Posted on November 23, 2015
Here’s a perspective look on where we’re at, where we’re going, and why we can be thankful this time of year…
The price of a Thanksgiving dinner for 10 increased by a meager 1.4% this holiday season compared with last year, according to the American Farm Bureau Federation. Farmers have done better with their real estate value—up 2.4% from 2014, as reported by the U.S. Department of Agriculture.
Even these moderate gains exceeded overall inflation, as the CPI (consumer price index) rose just 0.2% over the past 12 months, restrained by low energy prices. The core CPI, which excludes food and energy, rose 1.9%, while the Federal Reserve’s favorite inflation metric, the core PCE (personal consumption expenditures) deflator, rose by 1.3%, both of which are below the Fed’s target of 2.0%. Despite low inflation, the Fed is likely to raise the short-term federal funds rate by a quarter-point next month for the first time since 2006. This will likely be the first in a series of rate hikes over the next two years intended to boost the pricing of capital toward historic norms, thereby reducing the potential for financial bubbles to wreak havoc on the economy.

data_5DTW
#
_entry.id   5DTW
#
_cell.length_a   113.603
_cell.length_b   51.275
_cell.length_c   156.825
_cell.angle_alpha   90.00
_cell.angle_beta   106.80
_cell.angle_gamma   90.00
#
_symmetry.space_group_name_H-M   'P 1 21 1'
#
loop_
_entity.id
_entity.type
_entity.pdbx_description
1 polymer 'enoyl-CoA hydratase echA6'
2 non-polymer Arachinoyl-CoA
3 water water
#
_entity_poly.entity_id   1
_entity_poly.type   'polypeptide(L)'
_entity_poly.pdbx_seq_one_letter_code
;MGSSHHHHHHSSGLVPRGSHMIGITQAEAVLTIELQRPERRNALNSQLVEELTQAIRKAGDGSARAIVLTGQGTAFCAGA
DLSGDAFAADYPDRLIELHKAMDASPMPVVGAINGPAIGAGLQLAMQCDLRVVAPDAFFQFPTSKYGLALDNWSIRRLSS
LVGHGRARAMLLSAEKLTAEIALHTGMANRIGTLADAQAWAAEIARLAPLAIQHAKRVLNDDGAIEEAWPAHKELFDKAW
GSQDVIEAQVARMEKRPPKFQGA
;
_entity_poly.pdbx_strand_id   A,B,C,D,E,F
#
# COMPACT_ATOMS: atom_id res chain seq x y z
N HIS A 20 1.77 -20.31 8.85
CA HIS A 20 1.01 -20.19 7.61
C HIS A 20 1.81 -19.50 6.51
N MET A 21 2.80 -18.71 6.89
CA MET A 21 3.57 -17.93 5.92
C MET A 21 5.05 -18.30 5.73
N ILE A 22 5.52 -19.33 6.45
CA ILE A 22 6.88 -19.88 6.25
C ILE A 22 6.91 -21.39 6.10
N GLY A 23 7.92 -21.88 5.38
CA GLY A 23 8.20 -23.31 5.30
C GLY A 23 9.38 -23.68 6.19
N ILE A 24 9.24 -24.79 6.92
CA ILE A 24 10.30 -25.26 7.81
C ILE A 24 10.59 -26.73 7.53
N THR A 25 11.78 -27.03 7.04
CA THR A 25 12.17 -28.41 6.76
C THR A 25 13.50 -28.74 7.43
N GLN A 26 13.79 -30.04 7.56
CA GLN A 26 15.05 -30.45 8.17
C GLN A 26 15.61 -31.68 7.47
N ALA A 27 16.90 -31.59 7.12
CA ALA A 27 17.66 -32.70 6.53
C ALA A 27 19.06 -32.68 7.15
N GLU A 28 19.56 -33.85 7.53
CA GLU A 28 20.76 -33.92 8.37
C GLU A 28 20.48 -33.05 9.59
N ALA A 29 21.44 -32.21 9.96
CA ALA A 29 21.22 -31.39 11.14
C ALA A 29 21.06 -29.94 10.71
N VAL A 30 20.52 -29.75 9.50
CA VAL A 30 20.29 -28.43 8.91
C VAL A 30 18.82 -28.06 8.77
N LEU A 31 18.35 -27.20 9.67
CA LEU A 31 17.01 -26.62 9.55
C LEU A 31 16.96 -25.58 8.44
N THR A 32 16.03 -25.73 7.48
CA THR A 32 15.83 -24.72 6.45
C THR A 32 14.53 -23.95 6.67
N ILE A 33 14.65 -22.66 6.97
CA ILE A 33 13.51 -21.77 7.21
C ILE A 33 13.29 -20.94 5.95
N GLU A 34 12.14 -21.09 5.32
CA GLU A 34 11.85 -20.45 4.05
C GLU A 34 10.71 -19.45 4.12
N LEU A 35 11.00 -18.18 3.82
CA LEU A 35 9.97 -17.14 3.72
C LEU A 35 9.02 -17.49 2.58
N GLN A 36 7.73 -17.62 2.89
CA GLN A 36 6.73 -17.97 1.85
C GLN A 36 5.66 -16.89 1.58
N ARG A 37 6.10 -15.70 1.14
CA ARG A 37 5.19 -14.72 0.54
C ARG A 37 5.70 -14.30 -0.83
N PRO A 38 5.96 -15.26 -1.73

Despite the impending rate hike, commercial real estate practitioners have a lot to be thankful for, as the industry continues to command strong pricing gains. Like farmers, property owners have enjoyed bigger gains with their prices than with the income earned from operating their businesses. Asking rents over the past four quarters have risen by 6.0% for offices, 4.5% for apartments, 3.9% for industrial space and 1.9% for retail space. These increases, though healthy, are eclipsed by the increase in the value of commercial properties over the same period—up by 15.0% as measured by the Moody’s/RCA Commercial Property Price Index.
Labor shortages, long lead times for critical components, and subcontractor fees and availability are driving cost increases for commercial construction, up by 4.5% over the past year, as reported by the Turner Building Cost Index. Rising construction costs will support increasing property values by raising replacement costs.
Some in the industry note that property pricing is getting “frothy” (a favorite descriptor), while a more pessimistic subset suggests that prices are approaching or already in bubble territory, a term that implies the market will burst sooner or later. While this is possible, it could look more like what happens in a garden-variety recession—a moderate softening, as tenants retrench and the supply pipeline takes several quarters to empty out—than in a true bubble, where losses to lenders and investors impair the financial system and make an average recession much worse.